Video Frequency Response
|CAV||Y||-64.3||OK, but the CAV SNR of this DVD player is really the worst of the bunch.|
|YC||C-AM||-61.0||OK - The YC SNR is not the lowest, but it is on the bottom end.|
|YC||C-PM||-59.2||OK to Poor|
Component Channel Timing
|'Pb' to Y||0.3||Stellar|
|'Pr' to Y||-1.1||Excellent|
|'Pb' to 'Pr'||1.4||Excellent|
Audio Frequency Response
Audio Frequency response was one of the better performers. Very flat, with perhaps a slightly more tapered response than what we could get with other players, but responsibly done. Nice and smooth, implying good reconstruction filters, both on the digital and analog side.
Audio Frequency Response
Harmonic Distortion + Noise FFT
The distortion spectrum was probably among the best out there. It looks at first that there's a substantial amount of higher order distortion, a spike at 16 kHz. A look at the noise FFT below, though, shows it as a strange coincidental spike in the noise floor. Is that a good thing? Uh…. Sort of.
Wide-Band noise spectrum FFT (Wall AC)
The noise spectrum of the analog section was reasonable, although the peak at 16 kHz, running at –106 dB, was a bit frustrating. The 60 Hz powerline component was at –103 dB, with harmonics below that.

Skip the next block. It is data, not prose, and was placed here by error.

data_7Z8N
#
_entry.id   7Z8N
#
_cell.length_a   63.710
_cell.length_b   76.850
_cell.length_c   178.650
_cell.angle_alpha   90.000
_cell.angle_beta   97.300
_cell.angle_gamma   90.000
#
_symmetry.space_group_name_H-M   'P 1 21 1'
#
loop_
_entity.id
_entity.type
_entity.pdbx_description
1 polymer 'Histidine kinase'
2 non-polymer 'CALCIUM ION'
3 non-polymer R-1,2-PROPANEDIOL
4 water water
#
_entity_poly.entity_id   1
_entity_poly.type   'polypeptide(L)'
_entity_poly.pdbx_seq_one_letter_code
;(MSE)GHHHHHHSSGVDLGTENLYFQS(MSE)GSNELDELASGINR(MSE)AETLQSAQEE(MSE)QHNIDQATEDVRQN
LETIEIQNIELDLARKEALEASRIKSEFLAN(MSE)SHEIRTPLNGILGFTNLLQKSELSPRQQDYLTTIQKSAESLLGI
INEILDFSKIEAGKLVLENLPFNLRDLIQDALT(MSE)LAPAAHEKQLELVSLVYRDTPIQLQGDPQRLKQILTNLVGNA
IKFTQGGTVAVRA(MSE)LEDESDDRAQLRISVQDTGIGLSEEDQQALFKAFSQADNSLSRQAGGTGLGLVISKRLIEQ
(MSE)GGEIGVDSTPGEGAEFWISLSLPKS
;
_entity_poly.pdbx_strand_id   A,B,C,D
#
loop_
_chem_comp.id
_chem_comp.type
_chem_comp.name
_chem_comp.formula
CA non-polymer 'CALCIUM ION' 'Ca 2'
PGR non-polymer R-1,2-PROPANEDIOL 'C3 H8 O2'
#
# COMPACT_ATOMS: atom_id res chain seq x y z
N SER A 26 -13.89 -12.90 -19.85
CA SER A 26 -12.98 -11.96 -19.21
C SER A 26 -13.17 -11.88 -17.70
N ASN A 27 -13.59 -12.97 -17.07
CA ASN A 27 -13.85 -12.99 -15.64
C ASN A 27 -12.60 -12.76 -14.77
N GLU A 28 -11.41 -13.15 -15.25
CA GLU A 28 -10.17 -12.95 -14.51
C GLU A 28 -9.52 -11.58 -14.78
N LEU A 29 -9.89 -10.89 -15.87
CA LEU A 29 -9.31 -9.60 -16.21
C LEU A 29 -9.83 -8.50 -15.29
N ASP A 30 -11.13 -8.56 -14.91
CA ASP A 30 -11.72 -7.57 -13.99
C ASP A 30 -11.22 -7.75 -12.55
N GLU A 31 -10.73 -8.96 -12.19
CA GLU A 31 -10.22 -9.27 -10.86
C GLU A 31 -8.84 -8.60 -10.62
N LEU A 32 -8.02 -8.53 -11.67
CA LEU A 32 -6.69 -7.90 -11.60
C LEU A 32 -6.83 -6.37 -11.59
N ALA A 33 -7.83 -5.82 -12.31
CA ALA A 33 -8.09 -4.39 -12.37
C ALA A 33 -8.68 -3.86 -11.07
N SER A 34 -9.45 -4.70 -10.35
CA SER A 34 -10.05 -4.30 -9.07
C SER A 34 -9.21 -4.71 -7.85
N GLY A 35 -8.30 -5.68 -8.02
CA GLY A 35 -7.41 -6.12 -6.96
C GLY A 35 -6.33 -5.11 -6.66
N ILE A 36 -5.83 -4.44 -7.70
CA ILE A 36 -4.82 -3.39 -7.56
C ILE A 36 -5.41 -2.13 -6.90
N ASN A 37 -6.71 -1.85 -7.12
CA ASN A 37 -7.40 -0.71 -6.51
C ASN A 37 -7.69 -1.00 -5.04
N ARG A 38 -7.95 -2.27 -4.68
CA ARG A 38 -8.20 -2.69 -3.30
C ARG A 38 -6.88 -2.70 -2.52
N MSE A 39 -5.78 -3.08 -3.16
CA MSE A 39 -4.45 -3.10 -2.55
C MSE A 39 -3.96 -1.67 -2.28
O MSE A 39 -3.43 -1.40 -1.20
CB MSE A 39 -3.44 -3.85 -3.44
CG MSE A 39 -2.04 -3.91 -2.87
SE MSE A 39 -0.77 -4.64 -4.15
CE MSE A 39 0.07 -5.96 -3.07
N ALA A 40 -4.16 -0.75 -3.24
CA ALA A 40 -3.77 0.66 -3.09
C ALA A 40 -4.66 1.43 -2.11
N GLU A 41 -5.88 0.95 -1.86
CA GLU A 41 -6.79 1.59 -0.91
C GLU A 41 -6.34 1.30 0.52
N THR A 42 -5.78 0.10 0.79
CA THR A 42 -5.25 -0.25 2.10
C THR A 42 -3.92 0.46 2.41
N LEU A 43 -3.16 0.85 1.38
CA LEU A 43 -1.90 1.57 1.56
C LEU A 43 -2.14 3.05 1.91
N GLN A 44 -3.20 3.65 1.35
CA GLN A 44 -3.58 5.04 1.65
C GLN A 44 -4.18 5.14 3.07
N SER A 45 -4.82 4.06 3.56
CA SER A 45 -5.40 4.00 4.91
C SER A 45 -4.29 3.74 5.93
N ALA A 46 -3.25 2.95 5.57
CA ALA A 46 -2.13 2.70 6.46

Noise Floor (Wall)
Wide-Band noise spectrum FFT (Lab grade AC)
Aside from lowering the noise at 60 Hz, bringing it down substantially to –120 dB, the noise floor, particularly the spike at 16 kHz, remained pretty much the same. We were hoping that the 16 kHz spike would be wiped about by cleaner AC, but no such luck. It is below –105 dB, so we don't know that it'll actually irritate anyone by itself, but it's still a thorn.
Noise Floor (Lab)
Low-Level DAC Linearity
DAC linearity at low levels with the C900 was pretty nice. Not only did it remain within ± 1 dB down to –100 dB, but it got down there staying right on track on the way. Entirely respectable.
93.7 dB. Almost there. Not awful, but not great. We would venture to blame some noise in the DAC section, seeing how it affected the measurements of the low-level linearity.
-114.5 dB. Never seen that number before (sarcasm.) No lemon.
Note: A green check in the boxes below means that feature worked OK. A red X means it is unsatisfactory.
||As you go from one menu to another, the text explodes out at you.|